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THE RIGS O' BARLEY. Burns includes this song among the “rhymes” of his early days, but it must have been at least revised for the Kilmarnock edition (1786), and there is no earlier trace of it. It was suggested by the fragment of an old song which Ramsay also had before him, when he wrote My Patie is a Lover Gay. Various verbal resemblances-accidental or not-to lines in other songs, have been pointed out by Ritter in Quellenstudien zu Robert Burns, Halle 1899.


GREEN GROW THE RASHES, O'. Suggested by an old improper song preserved in The Merry Muses, and published in a fragmentary form in Herd's Collection (1769). Stanza V, 1. 3. “Her prentice hand” &c. This thought, it has been pointed out, appears in Cupid's Whirligig, a comedy, London 1607; but it also appears elsewhere and might occur to any one.


M' PHERSON'S FAREWELL. A re-reading of a broadside on a Highland freebooter, hanged at the Market cross of Banff, 10th November 1700. Much of the sentiment and spirit of the old piece is preserved, but the whole is. transfigured and glorified by the poet's art. Carlyle, who knew nothing of the original, asks “Who, except Burns, could have given words to such a soul ?” And we may still ask: Who, except Burns could have given a soul to such words?


Although in quite a different vein from M' Pherson's
Lament, this is an equally fine adaptation of an old song, or
rather of an old fragment, which is all that is preserved in the
Herd MS.

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THE SILVER TASSIE. According to Burns, the first half stanza of this song is old; but probably this quatrain, also, was at least retouched by Burns. There is an old tune called The Pier o Leith, which no doubt had its old song. A slight resemblance in Burns's song to Ramsay's Farewell to Lochaber has been pointed out by Ritter; but such resemblances are often accidental and inevitable; and at any rate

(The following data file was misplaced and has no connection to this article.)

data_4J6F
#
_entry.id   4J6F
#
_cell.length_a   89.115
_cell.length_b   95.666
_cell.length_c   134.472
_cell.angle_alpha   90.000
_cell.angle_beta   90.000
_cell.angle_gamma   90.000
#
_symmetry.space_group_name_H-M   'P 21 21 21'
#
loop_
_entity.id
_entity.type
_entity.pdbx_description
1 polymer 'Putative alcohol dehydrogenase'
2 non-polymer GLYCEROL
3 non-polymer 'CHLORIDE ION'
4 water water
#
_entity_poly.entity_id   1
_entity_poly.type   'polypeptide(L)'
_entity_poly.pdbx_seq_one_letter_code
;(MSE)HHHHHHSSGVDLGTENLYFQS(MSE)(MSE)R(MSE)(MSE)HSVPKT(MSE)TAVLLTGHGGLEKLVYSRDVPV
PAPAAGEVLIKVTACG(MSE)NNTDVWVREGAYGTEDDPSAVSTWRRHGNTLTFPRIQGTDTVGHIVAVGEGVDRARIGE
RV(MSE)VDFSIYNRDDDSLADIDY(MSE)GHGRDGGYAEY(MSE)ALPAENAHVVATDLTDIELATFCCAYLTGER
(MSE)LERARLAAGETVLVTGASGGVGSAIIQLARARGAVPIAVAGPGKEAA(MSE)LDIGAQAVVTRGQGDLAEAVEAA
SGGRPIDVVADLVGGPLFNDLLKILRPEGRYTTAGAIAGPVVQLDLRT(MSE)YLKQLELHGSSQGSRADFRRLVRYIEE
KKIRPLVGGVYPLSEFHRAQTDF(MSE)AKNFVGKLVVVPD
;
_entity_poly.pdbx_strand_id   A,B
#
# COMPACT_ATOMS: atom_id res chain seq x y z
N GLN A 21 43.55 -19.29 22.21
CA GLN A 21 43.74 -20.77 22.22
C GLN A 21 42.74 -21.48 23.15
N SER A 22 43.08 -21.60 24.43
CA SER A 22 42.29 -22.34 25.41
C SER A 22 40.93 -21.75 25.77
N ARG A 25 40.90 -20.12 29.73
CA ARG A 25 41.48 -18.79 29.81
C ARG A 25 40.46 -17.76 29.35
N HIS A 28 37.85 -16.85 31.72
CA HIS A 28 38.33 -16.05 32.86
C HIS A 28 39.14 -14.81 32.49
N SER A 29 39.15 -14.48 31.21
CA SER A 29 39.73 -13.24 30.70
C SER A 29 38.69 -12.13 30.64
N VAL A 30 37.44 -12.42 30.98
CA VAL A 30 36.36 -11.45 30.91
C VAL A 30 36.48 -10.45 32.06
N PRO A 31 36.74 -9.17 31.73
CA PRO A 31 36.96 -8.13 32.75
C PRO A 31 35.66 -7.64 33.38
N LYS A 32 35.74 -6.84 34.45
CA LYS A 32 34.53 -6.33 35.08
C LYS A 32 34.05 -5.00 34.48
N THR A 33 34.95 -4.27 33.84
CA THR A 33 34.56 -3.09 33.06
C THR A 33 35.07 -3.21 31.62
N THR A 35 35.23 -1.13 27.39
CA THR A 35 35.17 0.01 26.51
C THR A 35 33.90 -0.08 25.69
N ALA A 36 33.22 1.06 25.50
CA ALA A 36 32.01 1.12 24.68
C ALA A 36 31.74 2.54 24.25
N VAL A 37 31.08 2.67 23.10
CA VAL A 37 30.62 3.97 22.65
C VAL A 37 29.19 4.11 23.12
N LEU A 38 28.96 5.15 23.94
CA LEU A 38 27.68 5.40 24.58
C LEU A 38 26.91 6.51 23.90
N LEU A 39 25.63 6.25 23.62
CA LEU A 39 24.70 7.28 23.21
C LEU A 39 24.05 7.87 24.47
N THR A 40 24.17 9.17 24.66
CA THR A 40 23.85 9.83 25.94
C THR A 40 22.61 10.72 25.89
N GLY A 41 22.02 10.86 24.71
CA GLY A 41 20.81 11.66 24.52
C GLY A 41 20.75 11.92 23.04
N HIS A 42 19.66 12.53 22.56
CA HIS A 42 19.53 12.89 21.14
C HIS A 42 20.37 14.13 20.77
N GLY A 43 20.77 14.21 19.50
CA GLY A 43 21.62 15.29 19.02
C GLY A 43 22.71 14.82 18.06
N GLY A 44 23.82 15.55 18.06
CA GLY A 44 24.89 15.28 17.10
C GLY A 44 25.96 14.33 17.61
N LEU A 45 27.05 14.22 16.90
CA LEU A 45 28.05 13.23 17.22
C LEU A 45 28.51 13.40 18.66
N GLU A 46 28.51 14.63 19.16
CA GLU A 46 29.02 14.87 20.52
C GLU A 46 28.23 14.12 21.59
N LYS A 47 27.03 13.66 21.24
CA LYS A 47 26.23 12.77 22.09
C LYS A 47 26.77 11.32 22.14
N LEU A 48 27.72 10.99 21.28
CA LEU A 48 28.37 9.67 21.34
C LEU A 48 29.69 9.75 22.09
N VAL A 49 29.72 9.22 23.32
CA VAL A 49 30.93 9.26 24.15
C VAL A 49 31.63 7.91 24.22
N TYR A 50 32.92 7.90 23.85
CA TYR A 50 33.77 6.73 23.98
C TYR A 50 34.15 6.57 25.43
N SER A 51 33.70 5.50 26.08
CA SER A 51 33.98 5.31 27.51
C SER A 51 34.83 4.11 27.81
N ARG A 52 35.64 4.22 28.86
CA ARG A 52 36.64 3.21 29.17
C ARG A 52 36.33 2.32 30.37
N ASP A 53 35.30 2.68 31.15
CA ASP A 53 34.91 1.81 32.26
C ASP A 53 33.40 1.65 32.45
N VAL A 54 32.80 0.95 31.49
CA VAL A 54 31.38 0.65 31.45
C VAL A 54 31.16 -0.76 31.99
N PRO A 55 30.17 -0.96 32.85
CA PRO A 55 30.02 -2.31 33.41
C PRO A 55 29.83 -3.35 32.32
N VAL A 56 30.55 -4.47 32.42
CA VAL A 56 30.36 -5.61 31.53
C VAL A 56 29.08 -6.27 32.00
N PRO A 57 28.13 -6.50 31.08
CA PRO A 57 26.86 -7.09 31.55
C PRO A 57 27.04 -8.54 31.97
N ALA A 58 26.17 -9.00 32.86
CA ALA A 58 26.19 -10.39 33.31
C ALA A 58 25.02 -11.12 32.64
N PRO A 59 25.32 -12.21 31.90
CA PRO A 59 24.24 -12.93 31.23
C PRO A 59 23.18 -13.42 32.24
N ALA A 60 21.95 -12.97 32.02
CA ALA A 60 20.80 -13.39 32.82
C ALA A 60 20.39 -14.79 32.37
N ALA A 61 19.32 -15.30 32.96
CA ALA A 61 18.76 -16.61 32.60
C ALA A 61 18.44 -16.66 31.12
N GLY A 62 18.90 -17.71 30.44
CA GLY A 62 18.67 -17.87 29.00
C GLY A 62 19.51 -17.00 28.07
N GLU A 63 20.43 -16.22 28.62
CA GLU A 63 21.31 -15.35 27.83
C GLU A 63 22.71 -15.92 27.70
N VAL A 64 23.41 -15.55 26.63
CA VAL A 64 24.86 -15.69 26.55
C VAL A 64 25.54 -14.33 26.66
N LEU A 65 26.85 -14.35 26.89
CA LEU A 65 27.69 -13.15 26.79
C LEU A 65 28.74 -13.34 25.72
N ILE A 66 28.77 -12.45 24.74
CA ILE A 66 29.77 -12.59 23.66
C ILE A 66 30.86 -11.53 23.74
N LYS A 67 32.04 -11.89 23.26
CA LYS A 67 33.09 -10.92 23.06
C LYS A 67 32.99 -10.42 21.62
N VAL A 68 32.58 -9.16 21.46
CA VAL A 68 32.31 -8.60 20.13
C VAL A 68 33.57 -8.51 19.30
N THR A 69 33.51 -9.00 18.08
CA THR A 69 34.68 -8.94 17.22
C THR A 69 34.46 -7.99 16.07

nothing of Ramsay's bêteness is retained. As for the line, “The trumpets sound, the banners fly,” Burns may be credited with ability to imagine this himself.


THERE WAS A LAD. Commemorative of the Bard himself, and published posthumously by Cromek in 1808. The chorus is adapted from the refrain of an old song.

Stanza I, l. 1. "Kyle”:-One of the ancient divisions of Ayrshire. It was in Kyle-Stewart-the northern division of Kylethat Burns was born.

Stanza II, 1. 2. "Five-and-Twenty days begun":-"January 25th 1759, the date of my Bardship’s vital existence” (Note by Burns).


OF A THE AIRTS. Written at Ellisland, while Mrs Burns was staying at Mauchline during the rebuilding of the farm house. It may contain faint echoes, as Ritter supposes, of English songs, but they are very faint indeed. The reference to the "west” was of course suggested, by the fact that Mauchline lies west-north-west from Ellisland.


MY HEART'S IN THE HIGHLANDS. A reminiscence of his Highland tour. The chorus is partly borrowed from an older song-“The strong Walls of Derry."


YE FLOWERY BANKS. The second of three sets of what is substantially the same song. What incident it commemorates is unknown, although some have conjectured that it refers to an amour of Miss Peggy Kennedy, a niece of Gavin Hamilton.


JOHN ANDERSON. A transformation of a some-what improper English song of the eighteenth century. Certain resemblances in expression to other songs, pointed out by Ritter, are of a very commonplace order; and the phrases are in fact colloquial: 1.e. "Monie a cantie day,” might be used by any one, and it is because it might be so used, that it


is employed by Burns. All the phraseology is in fact of the kind that might be used in conversation. The art of Burns is shown in the selection of it.


O MERRY HAE I BEEN. Suggested by the old song, The Bob O Dunblane, of which a version appeared in Ramsay's Tea Table Miscellany; but both motive and words of the song seem to be entirely Burns' own.


THOU LING’RING STAR. Written by Burns in the autumn of 1789, in memory of his mysterious early sweetheart, Mary Campbell, who died at Greenock in October 1786. The essential artificiality of the piece is evidenced by the fact that both in sentiment and imagery it is strongly reminiscent of Blair's Grave. There are also faint echoes of Shenstone, Pope &c.